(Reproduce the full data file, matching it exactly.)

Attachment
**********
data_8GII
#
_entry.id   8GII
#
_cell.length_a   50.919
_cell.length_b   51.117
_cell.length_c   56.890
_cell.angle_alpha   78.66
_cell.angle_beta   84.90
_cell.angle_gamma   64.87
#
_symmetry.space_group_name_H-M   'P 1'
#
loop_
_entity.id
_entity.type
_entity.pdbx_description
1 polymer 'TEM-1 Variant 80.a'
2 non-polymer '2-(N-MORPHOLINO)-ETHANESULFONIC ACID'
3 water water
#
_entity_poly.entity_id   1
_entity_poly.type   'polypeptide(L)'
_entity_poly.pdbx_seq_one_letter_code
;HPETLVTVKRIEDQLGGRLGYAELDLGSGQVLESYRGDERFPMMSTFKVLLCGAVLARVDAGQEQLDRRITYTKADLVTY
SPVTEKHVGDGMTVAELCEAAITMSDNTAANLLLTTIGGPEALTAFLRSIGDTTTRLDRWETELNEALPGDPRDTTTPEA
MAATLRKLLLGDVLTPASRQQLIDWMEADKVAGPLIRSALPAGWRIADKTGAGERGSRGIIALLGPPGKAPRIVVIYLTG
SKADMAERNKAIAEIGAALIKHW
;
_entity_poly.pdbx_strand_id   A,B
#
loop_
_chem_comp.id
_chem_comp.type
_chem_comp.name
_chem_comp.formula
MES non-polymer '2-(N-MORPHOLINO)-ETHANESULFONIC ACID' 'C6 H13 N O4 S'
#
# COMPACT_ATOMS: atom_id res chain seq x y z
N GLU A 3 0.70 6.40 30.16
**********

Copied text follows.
data_8GII
#
_entry.id   8GII
#
_cell.length_a   50.919
_cell.length_b   51.117
_cell.length_c   56.890
_cell.angle_alpha   78.66
_cell.angle_beta   84.90
_cell.angle_gamma   64.87
#
_symmetry.space_group_name_H-M   'P 1'
#
loop_
_entity.id
_entity.type
_entity.pdbx_description
1 polymer 'TEM-1 Variant 80.a'
2 non-polymer '2-(N-MORPHOLINO)-ETHANESULFONIC ACID'
3 water water
#
_entity_poly.entity_id   1
_entity_poly.type   'polypeptide(L)'
_entity_poly.pdbx_seq_one_letter_code
;HPETLVTVKRIEDQLGGRLGYAELDLGSGQVLESYRGDERFPMMSTFKVLLCGAVLARVDAGQEQLDRRITYTKADLVTY
SPVTEKHVGDGMTVAELCEAAITMSDNTAANLLLTTIGGPEALTAFLRSIGDTTTRLDRWETELNEALPGDPRDTTTPEA
MAATLRKLLLGDVLTPASRQQLIDWMEADKVAGPLIRSALPAGWRIADKTGAGERGSRGIIALLGPPGKAPRIVVIYLTG
SKADMAERNKAIAEIGAALIKHW
;
_entity_poly.pdbx_strand_id   A,B
#
loop_
_chem_comp.id
_chem_comp.type
_chem_comp.name
_chem_comp.formula
MES non-polymer '2-(N-MORPHOLINO)-ETHANESULFONIC ACID' 'C6 H13 N O4 S'
#
# COMPACT_ATOMS: atom_id res chain seq x y z
N GLU A 3 0.70 6.40 30.16